Brackets

Trevi Fountain in Rome, Italy at Nighttime

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What are brackets in architecture?

A bracket is an architectural element that is used as both a decorative element and a structural member. These are projected out from a wall, generally designed at the corner or at an edge to carry the load of the upper structure and provide strength at an angle. These are made of different types of materials like wood, metal, stone, timber, plaster, or other materials. A corbel or console is a type of bracket, and some others don’t have any special names. Brackets could support a variety of architectural elements such as walls, balconies, parapets, eaves, the spring of an arch, beams, pergola roofs, and so on.

Brackets are often available in the form of volutes, or scrolls and depending on the material. These can be carved, cast, and molded in any shape. Sometimes they are entirely used as an ornamental element. [2] This term is also used to describe a shelf designed to hold a statue.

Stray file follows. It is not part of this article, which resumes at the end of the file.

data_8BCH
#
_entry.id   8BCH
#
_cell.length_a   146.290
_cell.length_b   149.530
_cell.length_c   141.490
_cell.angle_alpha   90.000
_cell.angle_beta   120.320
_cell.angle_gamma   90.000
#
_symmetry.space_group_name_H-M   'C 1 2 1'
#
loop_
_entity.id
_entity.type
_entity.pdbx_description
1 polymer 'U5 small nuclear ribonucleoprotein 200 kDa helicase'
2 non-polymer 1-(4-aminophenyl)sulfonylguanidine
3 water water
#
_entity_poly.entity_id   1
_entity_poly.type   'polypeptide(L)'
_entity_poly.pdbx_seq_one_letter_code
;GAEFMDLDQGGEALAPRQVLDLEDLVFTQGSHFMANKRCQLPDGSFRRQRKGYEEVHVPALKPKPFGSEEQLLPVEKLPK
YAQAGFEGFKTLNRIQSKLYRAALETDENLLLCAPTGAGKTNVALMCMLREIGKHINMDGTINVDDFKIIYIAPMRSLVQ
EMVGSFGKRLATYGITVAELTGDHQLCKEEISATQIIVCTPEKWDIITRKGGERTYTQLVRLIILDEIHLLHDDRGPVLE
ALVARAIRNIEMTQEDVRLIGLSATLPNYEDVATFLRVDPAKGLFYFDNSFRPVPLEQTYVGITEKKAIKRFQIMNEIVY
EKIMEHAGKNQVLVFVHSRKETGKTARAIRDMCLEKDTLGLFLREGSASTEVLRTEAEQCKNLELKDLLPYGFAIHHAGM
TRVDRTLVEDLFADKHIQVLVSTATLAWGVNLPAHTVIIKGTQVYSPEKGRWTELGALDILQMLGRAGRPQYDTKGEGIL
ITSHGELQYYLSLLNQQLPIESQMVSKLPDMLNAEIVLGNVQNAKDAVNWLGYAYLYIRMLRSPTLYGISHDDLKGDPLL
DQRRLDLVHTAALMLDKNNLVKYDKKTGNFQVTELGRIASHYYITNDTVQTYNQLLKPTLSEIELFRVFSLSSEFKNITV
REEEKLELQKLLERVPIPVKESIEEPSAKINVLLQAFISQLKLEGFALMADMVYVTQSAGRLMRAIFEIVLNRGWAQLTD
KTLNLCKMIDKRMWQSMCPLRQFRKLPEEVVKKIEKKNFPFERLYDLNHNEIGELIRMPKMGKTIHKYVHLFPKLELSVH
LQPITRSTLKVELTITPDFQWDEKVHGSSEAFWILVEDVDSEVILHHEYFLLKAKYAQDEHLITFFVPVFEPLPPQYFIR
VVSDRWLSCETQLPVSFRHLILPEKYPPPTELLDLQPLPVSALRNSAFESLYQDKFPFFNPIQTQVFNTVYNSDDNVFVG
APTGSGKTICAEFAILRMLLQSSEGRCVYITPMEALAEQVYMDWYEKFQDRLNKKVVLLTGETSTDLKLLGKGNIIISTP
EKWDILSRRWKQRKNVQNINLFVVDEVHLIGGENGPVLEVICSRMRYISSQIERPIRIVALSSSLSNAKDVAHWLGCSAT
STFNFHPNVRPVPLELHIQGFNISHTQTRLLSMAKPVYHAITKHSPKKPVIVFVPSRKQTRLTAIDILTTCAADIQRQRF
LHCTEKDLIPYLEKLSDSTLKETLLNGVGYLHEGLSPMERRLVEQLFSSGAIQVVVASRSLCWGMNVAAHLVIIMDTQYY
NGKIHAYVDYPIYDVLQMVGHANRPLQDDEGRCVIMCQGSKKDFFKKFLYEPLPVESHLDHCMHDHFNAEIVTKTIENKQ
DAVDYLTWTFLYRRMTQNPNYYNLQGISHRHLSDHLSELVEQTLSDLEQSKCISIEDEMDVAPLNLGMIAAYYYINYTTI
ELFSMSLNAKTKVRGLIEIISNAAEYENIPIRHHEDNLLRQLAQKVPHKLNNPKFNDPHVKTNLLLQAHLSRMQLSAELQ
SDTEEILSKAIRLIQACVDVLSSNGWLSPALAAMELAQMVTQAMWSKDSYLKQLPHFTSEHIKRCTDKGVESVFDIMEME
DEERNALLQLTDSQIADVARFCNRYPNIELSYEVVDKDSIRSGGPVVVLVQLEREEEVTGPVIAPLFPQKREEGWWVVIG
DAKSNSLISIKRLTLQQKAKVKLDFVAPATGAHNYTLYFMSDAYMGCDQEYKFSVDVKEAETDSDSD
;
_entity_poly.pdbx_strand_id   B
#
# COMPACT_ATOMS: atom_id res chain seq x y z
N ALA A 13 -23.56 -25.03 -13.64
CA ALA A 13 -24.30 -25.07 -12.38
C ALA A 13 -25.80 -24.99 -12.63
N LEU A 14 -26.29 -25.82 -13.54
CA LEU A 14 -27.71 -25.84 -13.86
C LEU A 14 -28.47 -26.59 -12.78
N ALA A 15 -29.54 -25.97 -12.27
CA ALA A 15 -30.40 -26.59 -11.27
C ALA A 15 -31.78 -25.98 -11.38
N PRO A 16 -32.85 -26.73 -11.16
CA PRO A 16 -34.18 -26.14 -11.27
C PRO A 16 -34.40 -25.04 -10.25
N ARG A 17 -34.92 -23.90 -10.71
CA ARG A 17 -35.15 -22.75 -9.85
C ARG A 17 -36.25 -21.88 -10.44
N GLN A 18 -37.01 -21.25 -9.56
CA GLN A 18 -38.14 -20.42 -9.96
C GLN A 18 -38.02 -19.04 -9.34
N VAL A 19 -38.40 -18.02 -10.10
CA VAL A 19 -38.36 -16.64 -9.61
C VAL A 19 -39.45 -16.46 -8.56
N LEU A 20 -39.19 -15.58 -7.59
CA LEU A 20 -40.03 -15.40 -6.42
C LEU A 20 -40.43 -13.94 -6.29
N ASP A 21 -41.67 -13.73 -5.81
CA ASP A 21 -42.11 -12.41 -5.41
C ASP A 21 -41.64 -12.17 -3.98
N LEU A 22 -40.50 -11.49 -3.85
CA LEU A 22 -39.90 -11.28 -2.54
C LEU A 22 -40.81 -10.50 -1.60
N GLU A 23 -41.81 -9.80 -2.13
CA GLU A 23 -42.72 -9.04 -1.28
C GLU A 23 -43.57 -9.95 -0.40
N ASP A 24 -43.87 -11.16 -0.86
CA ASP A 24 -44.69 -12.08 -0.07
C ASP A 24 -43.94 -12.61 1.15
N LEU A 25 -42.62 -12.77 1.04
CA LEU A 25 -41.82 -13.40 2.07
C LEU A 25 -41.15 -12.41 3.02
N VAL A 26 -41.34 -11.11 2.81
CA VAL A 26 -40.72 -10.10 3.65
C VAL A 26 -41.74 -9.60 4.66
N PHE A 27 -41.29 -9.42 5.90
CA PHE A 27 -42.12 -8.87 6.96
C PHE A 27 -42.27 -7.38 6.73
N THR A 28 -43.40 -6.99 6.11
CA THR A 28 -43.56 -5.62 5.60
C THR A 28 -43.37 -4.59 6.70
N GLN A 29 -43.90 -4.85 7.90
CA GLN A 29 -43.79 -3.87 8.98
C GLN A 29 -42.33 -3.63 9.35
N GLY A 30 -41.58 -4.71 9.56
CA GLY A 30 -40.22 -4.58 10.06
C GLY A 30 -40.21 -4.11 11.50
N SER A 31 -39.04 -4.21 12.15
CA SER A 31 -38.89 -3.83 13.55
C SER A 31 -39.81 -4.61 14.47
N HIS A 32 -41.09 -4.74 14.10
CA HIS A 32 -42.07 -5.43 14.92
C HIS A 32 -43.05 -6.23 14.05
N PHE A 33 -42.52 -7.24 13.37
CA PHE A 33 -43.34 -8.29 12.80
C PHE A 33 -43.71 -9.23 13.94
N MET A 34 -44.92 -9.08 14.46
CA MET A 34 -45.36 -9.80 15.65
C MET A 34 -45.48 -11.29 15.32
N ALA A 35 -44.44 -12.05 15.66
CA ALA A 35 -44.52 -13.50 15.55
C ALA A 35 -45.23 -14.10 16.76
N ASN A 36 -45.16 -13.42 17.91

A bracket works simultaneously in two directions: outward along the horizontal or top edge, and downward along the wall that supports the vertical. A heavy weight on the bracket may cause it to pull dangerously close to the wall, hence the horizontal edge is frequently an extension of an inner floor to counterbalance the outward inclination. A pattern similar to this can be found in the Canon’s Cloister at Windsor Castle in New Windsor, Berkshire, England (1353-56). [2]